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When Passions Converge: A Story of Finding One’s Path and Changing the World Along the Way

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Chelsea HackettRecently I made a return trip to Boulder. This was, in fact, the first time I had been back since I left for New York City in September of 2010. While I was there, my friends at Philanthropiece asked me to share my story with the participants of their Youth Global Leadership group. At first, I asked myself, “What in the world do I have to share that is of value? I am still just twenty-four years old and I still have so much to learn!” But the more that I thought about it, the more I realized that I have learned one kernel of wisdom over my years that is definitely worth sharing. So, when I met with a small group of members of the Youth Global Leadership group in a coffee shop on Pearl Street, this is what I told them…

Around this time four years ago, I was given a gift that changed my life.  At the time I was in the BFA Acting program at the University of Colorado at Boulder.  I was blessed in that I was able to fulfill one of my greatest passions regularly:  performing on stage.  In all respects I was a happy, healthy, and grateful twenty-year old with many prospective performance opportunities in my future.  However, I couldn’t shake the feeling that somewhere along the line, I had let an essential part of myself fall away.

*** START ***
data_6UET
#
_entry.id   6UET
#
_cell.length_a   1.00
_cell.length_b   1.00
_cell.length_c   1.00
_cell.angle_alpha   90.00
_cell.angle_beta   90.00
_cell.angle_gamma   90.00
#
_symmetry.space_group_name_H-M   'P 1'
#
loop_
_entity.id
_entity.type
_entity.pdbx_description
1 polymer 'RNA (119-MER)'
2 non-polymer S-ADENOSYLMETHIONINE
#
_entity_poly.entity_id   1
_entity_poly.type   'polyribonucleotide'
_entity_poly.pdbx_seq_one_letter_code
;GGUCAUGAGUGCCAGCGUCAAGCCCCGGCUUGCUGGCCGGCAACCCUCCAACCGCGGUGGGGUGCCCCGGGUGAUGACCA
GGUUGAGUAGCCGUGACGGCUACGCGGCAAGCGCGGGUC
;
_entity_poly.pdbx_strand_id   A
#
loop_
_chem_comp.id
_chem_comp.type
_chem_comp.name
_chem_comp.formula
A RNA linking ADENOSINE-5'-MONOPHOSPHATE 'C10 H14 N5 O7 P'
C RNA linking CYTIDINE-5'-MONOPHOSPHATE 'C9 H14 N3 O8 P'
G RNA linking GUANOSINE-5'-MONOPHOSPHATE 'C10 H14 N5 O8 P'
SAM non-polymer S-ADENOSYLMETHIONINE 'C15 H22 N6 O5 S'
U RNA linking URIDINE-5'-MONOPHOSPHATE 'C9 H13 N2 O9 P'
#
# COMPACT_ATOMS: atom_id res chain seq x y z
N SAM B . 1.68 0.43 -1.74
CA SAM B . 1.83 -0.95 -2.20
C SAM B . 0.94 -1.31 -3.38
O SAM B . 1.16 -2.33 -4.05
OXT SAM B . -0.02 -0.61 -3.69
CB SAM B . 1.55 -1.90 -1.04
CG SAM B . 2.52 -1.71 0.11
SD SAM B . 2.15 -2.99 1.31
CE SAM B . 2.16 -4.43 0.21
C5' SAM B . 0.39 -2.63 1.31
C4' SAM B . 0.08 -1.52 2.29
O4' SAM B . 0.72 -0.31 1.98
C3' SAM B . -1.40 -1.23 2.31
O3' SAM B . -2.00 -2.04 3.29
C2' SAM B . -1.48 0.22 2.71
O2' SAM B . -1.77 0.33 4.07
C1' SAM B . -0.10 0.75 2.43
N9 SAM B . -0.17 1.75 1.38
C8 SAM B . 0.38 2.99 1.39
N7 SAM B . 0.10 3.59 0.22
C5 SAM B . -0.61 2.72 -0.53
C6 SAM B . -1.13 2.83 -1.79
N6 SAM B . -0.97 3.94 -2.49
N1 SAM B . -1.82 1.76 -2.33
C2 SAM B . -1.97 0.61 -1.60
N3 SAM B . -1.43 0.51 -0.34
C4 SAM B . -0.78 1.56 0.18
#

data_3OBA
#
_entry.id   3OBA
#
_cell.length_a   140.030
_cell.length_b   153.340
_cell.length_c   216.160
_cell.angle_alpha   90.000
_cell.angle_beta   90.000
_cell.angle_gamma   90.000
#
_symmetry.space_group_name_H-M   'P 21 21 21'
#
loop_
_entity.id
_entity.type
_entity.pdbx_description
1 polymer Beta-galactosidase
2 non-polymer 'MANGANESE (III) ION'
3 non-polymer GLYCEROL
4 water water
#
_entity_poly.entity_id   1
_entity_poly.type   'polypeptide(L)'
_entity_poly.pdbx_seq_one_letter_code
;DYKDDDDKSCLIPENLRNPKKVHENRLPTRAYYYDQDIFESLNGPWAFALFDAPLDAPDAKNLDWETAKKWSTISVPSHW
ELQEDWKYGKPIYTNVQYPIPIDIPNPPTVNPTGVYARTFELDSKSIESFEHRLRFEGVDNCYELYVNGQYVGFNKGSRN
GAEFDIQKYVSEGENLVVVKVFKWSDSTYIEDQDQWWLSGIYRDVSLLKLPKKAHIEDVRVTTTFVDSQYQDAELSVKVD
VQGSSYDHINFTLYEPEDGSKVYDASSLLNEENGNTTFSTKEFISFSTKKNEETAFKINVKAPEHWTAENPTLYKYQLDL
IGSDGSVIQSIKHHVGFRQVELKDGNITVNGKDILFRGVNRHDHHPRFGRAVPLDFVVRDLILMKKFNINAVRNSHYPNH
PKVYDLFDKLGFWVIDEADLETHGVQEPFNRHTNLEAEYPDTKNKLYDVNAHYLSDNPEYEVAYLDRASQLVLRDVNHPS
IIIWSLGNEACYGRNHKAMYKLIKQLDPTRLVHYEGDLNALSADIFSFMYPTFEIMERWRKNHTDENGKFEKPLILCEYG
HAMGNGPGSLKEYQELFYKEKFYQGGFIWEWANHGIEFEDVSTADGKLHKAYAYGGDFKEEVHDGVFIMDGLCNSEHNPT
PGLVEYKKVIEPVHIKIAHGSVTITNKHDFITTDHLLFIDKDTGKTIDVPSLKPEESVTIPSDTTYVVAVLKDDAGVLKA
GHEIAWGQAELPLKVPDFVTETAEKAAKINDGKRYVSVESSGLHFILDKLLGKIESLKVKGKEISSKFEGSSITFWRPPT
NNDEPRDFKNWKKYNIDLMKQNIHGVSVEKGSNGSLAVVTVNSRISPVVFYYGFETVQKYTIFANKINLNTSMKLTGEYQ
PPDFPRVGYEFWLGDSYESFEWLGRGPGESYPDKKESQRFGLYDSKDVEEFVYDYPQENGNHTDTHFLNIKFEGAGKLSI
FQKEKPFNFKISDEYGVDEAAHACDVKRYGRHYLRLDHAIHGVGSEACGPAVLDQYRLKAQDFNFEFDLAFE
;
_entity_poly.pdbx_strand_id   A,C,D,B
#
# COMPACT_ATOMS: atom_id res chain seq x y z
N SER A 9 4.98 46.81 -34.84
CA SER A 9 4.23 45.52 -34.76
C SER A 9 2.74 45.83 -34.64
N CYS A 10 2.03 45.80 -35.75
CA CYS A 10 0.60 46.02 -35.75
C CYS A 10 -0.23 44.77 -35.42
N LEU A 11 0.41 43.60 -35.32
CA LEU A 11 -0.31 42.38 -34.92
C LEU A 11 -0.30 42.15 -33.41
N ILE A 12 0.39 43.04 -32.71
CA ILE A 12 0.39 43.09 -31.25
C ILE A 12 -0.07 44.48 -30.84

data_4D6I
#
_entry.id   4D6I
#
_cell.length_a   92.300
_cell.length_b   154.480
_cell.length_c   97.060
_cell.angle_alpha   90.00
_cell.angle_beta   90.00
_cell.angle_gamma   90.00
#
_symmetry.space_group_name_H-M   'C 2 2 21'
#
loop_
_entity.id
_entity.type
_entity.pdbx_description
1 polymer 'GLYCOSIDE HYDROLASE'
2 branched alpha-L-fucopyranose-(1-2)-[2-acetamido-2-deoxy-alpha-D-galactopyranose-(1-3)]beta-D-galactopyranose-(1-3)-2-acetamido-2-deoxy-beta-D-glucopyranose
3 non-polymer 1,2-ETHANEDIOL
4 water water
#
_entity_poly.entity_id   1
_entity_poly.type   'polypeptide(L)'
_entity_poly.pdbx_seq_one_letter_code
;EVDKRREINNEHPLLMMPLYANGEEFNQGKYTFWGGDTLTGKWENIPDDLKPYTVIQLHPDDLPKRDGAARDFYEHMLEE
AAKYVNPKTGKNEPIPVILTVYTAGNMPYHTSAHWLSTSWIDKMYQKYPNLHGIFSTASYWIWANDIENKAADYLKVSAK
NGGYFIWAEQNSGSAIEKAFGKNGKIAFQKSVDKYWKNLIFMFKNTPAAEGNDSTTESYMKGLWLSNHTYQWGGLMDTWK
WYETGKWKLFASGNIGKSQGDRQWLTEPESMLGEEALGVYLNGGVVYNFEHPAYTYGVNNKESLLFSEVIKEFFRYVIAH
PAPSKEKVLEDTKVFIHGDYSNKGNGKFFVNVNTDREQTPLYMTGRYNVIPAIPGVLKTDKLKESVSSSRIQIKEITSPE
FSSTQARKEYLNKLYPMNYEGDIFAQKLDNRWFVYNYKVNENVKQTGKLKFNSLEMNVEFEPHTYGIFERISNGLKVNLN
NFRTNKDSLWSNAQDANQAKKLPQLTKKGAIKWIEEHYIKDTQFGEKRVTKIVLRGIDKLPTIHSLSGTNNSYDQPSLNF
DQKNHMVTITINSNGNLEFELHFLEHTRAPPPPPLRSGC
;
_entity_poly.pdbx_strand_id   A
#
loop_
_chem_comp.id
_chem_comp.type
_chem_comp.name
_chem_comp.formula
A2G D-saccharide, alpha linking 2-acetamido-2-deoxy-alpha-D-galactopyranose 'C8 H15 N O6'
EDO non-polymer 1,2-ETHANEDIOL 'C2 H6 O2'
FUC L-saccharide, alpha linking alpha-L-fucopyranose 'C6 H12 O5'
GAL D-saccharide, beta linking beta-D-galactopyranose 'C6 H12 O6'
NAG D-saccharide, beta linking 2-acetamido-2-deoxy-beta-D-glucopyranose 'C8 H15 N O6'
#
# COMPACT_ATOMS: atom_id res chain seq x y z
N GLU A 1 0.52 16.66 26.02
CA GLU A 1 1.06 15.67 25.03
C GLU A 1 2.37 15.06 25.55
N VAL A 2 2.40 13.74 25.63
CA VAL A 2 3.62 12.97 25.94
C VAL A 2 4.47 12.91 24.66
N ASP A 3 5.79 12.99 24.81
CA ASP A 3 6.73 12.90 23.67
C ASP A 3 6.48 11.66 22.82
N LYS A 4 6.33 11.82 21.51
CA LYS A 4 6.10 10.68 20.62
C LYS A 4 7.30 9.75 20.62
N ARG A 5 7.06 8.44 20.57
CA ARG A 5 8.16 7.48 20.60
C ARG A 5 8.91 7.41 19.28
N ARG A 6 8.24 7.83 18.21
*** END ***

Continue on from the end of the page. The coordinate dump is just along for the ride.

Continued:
When I was in high school I was an actress, but I was also an avid volunteer.  I loved to lend my time to others, especially in any capacity where I could work with younger children.  This varied from being a volunteer camp counselor, to handing out balloons at local festivals, to (my favorite) playing an evil cigarette in a touring show that taught about the dangers of smoking to elementary school students.  

With the dual responsibility of coursework and rehearsals, I hadn’t been able to find time to fit volunteering into my university life.  I may not have realized it at the time, but this divergence away from this – the other passion in my life – had made me feel like something was missing.

As these things usually happen, it was a chance meeting that turned me around and helped me to once again converge my two passions.  

While in the computer lab on campus, I overheard Professor Beth Osnes asking another Theater student if she was interested in traveling to Guatemala during the summer to engage in what she called theater for social change.  The other student said no, but  having recently studied abroad in Latin America, my interest was piqued and I was bursting with questions. Who was that professor?  What was theater for social change? How in the world could I get on that trip?! 

I tracked Beth down and volunteered myself as translator or luggage bearer…whatever capacity she needed me in, I was willing to do it.  I was desperate to find out what type of work she was doing and see how it could possibly combine the two things in my life that I had always been drawn to, but could never quite weave together.

Over the next few months I applied for an internship with Philanthropiece, who graciously supported me, as well as two other students, to join on Beth’s trip.  I read articles and had planning meetings with Beth and the Philanthropiece board members as we prepared to spend close to a month in Guatemala. It wasn’t until I arrived, however, that I discovered the true power of what Beth was teaching me.